The Ethical Leather Dilemma



Is it possible for leather to be real but also at the same time sustainable and ethical?

Before having started Kokumo, I have to admit that the term ‘ethical fashion’ only sporadically crossed my mind. For a long while, I had thought that, if I avoided certain shops, I would contribute the little that I could to this idea. However, after having talked to so many different friends and people in the community; I found out that there were so many different interpretations to this term. Some completely ban leather and fur from their closets, while others like me, sometimes have second thoughts before buying an article fabricated from an non-descript foreign country.

What you wear is a personal decision, whatever your believes may be. In my case, I have always appreciated my leather handbags. I understand leather to be a by-product of the meat industry and as long as people need their meat, leather will always be around. So, what practices does Kokumo do to ensure that we are pitching in to this ever changing world?

Firstly, the goods are made from locally raised animals in Nigeria and the bags are handmade there as well. You can see it on the ‘Made in Naija’ (Made in Nigeria) labels that are embossed proudly on each bag. Usually, the A-Z leather trail would look something like this: cattle are raised in Brazil, tanned in India, dyed in China, stitched in Vietnam and the end product is then sold in Europe. You can imagine the carbon footprint of one bag! While relying mainly on the Nigerian supply chain, Kokumo hopes to lower carbon dioxide emissions but also support the local leather craftsmen.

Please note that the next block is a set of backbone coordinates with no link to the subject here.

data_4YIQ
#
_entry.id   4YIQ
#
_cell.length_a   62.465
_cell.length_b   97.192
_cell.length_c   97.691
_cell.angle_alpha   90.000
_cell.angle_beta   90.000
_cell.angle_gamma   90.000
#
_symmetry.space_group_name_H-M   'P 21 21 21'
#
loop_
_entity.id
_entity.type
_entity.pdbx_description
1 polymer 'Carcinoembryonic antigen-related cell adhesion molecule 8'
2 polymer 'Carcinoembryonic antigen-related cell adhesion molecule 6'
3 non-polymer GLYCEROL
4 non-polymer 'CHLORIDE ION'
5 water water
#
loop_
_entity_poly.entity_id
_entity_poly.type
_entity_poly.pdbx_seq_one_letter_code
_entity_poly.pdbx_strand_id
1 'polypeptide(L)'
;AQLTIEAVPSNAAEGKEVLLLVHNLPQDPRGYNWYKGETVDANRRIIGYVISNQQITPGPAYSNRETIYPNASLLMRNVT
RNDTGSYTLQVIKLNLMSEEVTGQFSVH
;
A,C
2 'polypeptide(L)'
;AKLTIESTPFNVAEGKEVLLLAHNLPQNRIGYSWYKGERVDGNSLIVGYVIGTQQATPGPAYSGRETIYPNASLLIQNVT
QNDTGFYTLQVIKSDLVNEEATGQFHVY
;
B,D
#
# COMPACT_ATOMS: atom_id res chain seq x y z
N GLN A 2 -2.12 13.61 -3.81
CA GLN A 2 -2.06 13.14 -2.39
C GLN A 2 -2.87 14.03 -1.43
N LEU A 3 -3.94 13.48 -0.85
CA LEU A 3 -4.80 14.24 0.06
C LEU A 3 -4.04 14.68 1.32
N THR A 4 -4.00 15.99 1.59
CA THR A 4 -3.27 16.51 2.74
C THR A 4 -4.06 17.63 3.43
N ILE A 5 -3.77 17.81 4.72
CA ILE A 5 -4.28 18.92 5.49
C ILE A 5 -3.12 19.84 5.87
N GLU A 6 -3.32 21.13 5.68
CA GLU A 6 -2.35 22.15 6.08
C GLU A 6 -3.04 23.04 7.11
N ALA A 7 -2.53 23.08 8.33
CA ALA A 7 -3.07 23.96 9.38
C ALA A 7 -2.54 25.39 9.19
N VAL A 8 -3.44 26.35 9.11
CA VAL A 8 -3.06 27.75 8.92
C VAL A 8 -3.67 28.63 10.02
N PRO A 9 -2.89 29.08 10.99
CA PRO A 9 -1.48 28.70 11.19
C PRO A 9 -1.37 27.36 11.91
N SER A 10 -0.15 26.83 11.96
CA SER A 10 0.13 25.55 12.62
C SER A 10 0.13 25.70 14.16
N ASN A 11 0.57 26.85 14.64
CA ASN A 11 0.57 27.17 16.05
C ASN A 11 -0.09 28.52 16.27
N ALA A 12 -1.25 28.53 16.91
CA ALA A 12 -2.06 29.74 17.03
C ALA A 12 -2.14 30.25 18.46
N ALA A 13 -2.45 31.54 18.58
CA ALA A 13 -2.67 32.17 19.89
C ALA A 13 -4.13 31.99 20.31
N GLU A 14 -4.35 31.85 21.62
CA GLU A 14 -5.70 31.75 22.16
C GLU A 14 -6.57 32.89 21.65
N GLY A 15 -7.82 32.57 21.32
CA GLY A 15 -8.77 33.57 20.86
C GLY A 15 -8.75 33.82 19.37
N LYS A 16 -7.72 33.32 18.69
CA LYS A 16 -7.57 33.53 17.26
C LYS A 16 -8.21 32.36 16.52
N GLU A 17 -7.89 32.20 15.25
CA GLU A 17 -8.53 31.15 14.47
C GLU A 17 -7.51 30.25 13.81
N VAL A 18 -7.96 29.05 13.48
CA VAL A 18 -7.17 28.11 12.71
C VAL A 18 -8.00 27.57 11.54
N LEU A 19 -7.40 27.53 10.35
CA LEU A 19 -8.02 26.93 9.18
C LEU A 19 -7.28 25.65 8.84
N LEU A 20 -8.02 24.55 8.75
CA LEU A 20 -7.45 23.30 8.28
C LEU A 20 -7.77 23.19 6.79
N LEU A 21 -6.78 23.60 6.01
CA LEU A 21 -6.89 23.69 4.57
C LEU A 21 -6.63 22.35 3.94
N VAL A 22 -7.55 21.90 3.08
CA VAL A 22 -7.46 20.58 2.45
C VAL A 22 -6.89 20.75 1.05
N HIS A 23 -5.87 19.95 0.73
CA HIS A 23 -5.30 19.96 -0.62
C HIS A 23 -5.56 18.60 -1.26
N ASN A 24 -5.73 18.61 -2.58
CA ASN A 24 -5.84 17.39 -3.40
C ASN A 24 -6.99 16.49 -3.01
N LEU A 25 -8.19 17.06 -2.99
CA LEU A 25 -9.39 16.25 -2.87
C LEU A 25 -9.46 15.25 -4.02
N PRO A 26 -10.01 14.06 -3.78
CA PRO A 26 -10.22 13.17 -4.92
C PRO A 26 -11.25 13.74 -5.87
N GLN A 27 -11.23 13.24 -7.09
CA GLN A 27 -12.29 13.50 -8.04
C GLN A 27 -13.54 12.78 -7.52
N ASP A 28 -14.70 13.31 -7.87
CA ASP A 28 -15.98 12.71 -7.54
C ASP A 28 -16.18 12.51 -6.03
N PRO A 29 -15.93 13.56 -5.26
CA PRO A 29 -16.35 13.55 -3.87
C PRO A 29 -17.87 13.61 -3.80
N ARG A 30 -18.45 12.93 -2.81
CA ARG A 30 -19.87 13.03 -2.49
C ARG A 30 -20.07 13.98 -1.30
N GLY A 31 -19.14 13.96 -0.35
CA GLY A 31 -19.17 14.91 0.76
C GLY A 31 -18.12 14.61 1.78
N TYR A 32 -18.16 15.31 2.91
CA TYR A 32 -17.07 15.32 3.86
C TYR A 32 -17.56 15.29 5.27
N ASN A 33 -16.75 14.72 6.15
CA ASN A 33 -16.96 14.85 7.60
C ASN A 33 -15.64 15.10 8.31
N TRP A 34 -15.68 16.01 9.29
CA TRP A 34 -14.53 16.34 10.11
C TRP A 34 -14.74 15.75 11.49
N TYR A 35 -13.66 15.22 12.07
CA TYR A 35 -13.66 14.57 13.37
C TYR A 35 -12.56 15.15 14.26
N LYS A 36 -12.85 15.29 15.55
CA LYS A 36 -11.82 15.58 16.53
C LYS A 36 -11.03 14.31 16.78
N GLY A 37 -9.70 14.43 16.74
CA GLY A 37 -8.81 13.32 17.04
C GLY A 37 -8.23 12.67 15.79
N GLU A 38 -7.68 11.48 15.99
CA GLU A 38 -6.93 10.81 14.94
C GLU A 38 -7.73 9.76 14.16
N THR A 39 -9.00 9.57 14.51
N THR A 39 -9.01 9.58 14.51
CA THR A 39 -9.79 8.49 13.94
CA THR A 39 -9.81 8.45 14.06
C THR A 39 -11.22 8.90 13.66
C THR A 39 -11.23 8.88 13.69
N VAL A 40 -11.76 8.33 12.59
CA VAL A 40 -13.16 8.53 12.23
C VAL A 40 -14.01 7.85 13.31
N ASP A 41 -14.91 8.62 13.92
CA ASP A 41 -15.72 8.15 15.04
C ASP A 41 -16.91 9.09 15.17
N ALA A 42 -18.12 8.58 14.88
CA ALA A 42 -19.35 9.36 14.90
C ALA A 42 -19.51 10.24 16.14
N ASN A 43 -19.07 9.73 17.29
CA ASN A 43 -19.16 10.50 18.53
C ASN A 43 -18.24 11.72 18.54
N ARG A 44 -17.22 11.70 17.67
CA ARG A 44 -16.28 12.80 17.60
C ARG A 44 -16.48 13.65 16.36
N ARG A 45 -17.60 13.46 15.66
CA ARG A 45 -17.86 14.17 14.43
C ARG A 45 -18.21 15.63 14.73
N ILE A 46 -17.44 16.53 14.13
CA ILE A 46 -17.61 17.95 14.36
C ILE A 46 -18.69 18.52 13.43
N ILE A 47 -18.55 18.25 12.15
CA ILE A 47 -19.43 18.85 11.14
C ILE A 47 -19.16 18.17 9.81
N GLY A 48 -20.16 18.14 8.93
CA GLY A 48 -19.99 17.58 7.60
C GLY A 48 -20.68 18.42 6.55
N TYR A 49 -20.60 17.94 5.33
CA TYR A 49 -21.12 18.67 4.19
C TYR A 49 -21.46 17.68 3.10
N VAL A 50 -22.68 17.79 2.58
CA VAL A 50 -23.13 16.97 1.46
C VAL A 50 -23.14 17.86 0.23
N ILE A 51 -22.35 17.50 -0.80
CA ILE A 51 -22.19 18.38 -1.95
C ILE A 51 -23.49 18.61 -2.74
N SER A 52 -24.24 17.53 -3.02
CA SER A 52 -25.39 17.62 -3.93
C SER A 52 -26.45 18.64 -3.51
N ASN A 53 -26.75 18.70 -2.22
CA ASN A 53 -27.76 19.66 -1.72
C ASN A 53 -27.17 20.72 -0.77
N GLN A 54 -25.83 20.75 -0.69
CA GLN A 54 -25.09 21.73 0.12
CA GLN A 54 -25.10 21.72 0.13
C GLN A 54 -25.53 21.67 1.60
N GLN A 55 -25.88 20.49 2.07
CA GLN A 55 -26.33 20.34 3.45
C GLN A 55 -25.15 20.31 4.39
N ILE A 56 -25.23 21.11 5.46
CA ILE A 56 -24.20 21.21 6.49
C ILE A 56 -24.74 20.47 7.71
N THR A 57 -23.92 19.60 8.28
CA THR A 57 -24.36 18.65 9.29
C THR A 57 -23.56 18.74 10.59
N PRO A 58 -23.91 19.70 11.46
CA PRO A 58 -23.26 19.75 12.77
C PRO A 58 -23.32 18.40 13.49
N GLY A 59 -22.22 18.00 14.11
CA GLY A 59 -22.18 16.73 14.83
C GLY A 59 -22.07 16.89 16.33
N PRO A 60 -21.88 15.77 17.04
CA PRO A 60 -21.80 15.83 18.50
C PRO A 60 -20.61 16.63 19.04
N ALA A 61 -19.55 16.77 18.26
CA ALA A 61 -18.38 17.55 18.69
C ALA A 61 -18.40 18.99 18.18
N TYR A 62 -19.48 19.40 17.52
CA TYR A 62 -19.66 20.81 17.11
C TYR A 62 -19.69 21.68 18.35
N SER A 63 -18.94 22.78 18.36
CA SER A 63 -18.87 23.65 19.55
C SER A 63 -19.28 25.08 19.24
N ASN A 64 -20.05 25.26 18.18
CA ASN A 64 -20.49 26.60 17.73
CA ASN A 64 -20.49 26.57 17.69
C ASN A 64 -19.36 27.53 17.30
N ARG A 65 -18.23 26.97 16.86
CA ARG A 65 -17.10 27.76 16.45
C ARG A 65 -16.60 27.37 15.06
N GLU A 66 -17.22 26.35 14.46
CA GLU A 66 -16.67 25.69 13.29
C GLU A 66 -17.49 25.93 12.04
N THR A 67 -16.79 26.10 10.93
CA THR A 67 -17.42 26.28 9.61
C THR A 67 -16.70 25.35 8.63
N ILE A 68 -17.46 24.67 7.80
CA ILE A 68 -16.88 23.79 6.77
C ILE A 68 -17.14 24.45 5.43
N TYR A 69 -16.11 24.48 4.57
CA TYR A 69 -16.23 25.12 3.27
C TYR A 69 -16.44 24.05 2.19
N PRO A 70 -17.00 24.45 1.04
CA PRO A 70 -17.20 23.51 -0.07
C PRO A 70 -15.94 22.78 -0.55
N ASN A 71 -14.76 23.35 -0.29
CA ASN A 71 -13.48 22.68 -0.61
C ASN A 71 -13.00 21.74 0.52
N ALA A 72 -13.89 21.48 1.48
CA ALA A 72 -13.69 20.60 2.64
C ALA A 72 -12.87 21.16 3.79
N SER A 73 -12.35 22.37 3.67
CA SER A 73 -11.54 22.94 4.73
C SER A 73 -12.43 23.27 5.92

On my page What it Means to Produce in Nigeria, there is a brief explanation on how difficult it is to produce in Nigeria. With Kokumo, it tries to preserve the artisanal traditions that were once thriving in Nigeria, but somehow almost gone today. If these practices aren’t reinforced economically, they will fade away – as well as the source of income for the small group of people who are active in this sector. This is my small way of supporting these craftsmen.

So why don’t we keep it simple; buy good, feel good.